Joey Manaker had the kind of smile that could not only light up a room, but change a person’s entire day. He’d spread his toothy grin as wide as his cheeks would let him.
“Joey was this small guy, but he had this oversized smile, that’s what you saw first,” said family friend Mark Cronin, 59, of Huntington Station.
Manaker, who had Down syndrome, died Nov. 30 after experiencing complications during a medical procedure. He was 16, his father, Glen Manaker, said.
Manaker, of Huntington Station, left an enthusiastic legacy of unbridled joy, friends and family said. He was funny and musical and loved a good high five or fist bump.
He was born on Sept. 12, 2001, the younger of Glen and Anne Manaker’s two boys. He arrived five weeks early, said Anne Manaker, 54, and never stopped making an entrance.
“We used to say that even though Joey was born with Down syndrome, someone forgot to tell him,” Glen Manaker, 55, said. “He’d greet everyone with an outstretched hand, saying ‘Hello, my name is Joey.’ ”
Manaker thrived in the Huntington school district, where he earned the nickname “The Mayor.” In middle school, he appeared in several school musicals, including “You’re A Good Man, Charlie Brown” and “Oz.”
Manaker started his freshman year at Huntington High School earlier this fall, and was a regular at sporting events, proudly wearing an oversized Huntington Blue Devils T-shirt, and jumping for any opportunity to cheer, sing and dance.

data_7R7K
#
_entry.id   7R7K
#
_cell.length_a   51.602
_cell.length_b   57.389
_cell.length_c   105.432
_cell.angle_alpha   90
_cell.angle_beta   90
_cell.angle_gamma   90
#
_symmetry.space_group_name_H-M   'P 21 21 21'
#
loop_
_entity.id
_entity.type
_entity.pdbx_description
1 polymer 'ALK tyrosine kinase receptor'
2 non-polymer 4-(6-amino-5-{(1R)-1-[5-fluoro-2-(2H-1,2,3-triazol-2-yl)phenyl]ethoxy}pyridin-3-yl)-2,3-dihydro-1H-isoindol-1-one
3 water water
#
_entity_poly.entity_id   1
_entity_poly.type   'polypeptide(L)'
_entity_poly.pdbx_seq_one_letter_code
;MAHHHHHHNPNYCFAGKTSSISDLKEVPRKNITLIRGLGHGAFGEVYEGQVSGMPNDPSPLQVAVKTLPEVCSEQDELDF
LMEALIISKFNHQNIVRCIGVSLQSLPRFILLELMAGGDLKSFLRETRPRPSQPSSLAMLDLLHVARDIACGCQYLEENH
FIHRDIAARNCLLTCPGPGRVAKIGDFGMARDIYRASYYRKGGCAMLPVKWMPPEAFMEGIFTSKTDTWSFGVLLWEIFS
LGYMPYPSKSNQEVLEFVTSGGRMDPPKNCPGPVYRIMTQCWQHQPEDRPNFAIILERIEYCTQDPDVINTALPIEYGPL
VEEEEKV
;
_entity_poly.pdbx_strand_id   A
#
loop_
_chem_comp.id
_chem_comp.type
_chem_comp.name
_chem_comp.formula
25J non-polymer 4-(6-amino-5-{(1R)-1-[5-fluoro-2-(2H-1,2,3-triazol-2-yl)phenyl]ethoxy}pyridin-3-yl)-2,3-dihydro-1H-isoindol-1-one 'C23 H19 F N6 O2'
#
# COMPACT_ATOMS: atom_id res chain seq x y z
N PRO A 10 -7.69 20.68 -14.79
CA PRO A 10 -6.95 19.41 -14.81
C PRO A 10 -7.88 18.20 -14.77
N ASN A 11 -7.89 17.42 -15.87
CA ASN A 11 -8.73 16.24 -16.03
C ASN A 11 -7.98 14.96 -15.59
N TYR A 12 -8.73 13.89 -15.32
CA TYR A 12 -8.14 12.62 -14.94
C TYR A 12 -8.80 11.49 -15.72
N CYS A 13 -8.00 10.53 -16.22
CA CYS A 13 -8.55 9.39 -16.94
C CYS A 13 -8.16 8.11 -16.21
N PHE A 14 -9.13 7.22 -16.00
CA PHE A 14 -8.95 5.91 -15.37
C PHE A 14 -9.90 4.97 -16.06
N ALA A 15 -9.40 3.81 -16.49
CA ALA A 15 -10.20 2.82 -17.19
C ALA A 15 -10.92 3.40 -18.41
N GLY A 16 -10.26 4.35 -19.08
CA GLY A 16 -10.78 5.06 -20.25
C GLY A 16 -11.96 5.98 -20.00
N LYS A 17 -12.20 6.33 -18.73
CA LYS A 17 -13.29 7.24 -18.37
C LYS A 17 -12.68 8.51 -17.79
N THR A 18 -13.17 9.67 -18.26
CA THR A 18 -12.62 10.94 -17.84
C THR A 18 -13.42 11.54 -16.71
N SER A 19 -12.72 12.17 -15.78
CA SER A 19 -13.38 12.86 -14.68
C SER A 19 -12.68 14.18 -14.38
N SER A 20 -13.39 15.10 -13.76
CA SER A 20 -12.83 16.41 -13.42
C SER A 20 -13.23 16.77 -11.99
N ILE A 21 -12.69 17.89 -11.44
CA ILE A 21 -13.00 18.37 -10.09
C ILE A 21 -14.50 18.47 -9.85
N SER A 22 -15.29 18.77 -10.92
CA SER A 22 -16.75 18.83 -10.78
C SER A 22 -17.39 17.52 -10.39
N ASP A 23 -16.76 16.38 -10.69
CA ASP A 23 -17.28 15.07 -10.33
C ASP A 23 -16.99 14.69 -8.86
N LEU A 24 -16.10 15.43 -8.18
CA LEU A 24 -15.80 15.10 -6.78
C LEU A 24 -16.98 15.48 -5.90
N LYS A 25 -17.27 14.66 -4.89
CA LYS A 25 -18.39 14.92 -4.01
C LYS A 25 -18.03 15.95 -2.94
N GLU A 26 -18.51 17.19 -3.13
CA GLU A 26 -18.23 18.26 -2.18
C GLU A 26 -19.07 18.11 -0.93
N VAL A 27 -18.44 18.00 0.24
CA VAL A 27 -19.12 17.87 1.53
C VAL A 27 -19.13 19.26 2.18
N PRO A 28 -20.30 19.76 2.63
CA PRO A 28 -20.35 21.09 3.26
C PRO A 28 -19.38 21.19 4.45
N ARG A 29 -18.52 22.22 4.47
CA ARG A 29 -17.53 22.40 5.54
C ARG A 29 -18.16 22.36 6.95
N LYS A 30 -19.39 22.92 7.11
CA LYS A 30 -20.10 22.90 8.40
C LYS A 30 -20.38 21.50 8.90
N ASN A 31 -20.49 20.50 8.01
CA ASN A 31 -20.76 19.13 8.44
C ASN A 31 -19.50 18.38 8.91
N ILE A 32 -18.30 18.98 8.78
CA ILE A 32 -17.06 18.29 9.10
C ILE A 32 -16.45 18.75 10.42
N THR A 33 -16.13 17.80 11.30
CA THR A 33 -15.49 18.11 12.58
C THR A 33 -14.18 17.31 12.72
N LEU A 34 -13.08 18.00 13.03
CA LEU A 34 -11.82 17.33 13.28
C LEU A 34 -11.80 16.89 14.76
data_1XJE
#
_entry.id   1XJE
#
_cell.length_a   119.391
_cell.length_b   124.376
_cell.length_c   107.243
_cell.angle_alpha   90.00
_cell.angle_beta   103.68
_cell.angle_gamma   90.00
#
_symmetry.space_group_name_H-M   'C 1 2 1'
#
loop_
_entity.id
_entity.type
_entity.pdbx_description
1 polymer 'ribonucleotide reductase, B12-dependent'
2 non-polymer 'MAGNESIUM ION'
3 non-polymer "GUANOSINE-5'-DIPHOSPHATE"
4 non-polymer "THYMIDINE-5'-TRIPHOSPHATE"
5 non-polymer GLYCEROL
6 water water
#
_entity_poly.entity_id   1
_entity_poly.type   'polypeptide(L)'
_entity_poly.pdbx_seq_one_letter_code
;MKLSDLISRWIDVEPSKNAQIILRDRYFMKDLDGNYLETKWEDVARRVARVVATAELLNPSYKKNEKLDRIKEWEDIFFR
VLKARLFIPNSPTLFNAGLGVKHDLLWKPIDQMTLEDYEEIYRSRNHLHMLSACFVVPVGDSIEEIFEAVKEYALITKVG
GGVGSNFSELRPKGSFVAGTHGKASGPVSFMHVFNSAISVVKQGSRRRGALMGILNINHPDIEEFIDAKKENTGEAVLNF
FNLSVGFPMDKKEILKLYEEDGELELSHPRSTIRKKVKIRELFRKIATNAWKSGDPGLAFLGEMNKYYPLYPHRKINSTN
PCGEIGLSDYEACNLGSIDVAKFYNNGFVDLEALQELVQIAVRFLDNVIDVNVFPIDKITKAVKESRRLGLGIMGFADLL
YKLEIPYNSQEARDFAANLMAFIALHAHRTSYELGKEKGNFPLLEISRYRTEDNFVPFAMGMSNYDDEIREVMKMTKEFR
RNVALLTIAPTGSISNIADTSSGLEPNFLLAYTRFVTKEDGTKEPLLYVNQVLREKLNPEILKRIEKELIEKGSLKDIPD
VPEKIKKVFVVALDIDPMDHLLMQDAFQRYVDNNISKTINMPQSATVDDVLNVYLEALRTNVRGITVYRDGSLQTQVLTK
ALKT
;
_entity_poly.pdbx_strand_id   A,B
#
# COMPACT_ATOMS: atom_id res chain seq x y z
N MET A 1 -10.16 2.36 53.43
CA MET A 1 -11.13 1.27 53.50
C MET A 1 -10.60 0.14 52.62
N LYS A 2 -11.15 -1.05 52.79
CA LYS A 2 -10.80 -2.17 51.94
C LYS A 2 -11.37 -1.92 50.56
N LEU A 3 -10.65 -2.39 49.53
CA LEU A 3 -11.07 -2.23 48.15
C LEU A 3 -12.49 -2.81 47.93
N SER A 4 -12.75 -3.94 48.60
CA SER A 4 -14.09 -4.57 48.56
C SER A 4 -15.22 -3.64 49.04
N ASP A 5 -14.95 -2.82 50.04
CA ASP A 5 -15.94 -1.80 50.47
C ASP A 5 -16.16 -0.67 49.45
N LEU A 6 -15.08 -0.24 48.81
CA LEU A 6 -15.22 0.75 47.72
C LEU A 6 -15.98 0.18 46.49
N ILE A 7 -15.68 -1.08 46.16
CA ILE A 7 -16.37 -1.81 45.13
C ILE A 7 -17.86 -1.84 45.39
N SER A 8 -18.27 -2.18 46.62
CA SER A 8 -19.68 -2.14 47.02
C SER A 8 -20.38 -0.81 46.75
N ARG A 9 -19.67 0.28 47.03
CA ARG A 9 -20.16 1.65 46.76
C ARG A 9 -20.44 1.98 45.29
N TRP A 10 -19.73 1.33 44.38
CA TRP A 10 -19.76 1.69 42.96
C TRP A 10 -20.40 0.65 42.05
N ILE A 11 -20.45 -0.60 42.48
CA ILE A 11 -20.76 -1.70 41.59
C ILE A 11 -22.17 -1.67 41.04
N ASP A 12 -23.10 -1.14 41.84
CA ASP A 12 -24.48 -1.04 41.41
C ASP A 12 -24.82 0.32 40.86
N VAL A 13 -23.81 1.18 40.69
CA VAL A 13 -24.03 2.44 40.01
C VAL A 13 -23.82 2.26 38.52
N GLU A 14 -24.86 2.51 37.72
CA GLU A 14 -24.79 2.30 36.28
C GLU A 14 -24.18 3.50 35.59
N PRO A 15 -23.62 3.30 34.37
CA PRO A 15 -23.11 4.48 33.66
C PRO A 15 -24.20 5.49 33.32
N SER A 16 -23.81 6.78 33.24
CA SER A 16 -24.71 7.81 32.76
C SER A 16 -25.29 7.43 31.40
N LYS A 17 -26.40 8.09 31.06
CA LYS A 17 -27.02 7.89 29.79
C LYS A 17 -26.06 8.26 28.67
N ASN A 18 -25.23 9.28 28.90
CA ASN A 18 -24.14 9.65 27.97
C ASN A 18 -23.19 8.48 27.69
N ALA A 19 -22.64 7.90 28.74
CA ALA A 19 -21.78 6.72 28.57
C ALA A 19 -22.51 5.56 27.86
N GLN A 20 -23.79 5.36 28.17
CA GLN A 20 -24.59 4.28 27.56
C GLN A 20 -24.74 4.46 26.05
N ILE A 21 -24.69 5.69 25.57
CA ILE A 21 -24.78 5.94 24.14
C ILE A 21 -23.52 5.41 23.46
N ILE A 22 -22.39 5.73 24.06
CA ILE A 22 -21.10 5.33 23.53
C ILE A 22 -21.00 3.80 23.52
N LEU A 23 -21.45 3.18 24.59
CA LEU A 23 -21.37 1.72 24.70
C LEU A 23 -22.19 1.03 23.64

“He loved the high school,” Glen Manaker said. “For years, we had been going to the high school football games and he loved being able to go as a student now.”
Manaker was excited to join his first high school production at Huntington High School as a mouse in “Cinderella,” Glen Manaker said.
“It’s a tremendous loss . . . He was just involved in so many aspects of the community here,” said Lisa Caparusso, a special education teacher at Finley Middle School who taught Joey for three years. “There was never a day he wasn’t smiling. As he walked down the hallway, everyone greeted him with fist bumps and high-fives.”
Outside of school, Glen and Anne Manaker said their son played as many sports as he could through the Special Olympics. He participated in eight sports, including soccer, basketball, track and field, and swimming.
That’s where he got to know Mark Cronin and his son John, 21. John Cronin played on some of the same sports teams as Joey’s older brother, John Manaker, and the two families became fast friends. John Cronin, who also has Down syndrome, would hold dance parties and Joey was always the life of the party, ready to sing songs from Disney’s “Frozen.”
“I like his stories. He’s funny and talented and he makes me smile every day,” John Cronin said. “I’m going to miss him so much. I’m really upset.”
In the weeks since Joey died, the Manakers said they’ve received an outpouring of support. A celebration of Joey’s life on Dec. 6 and his funeral on Dec. 7 were packed affairs, with friends, family and acquaintances sharing stories. One acquaintance told the Manakers that Joey’s smile could always brighten his mood after a tough day at work.
“I have always said that Glen, John and I were just along for the ride, and it was usually a pretty wild and fun ride,” Anne Manaker told mourners at his funeral at St. Hugh of Lincoln Church in Huntington Station.
Joey Manaker was buried at Huntington Rural Cemetery. His family asks that donations be made in his name at Make-A-Wish Suffolk County in lieu of flowers.
In addition to his parents, he is survived by his brother, John, 20.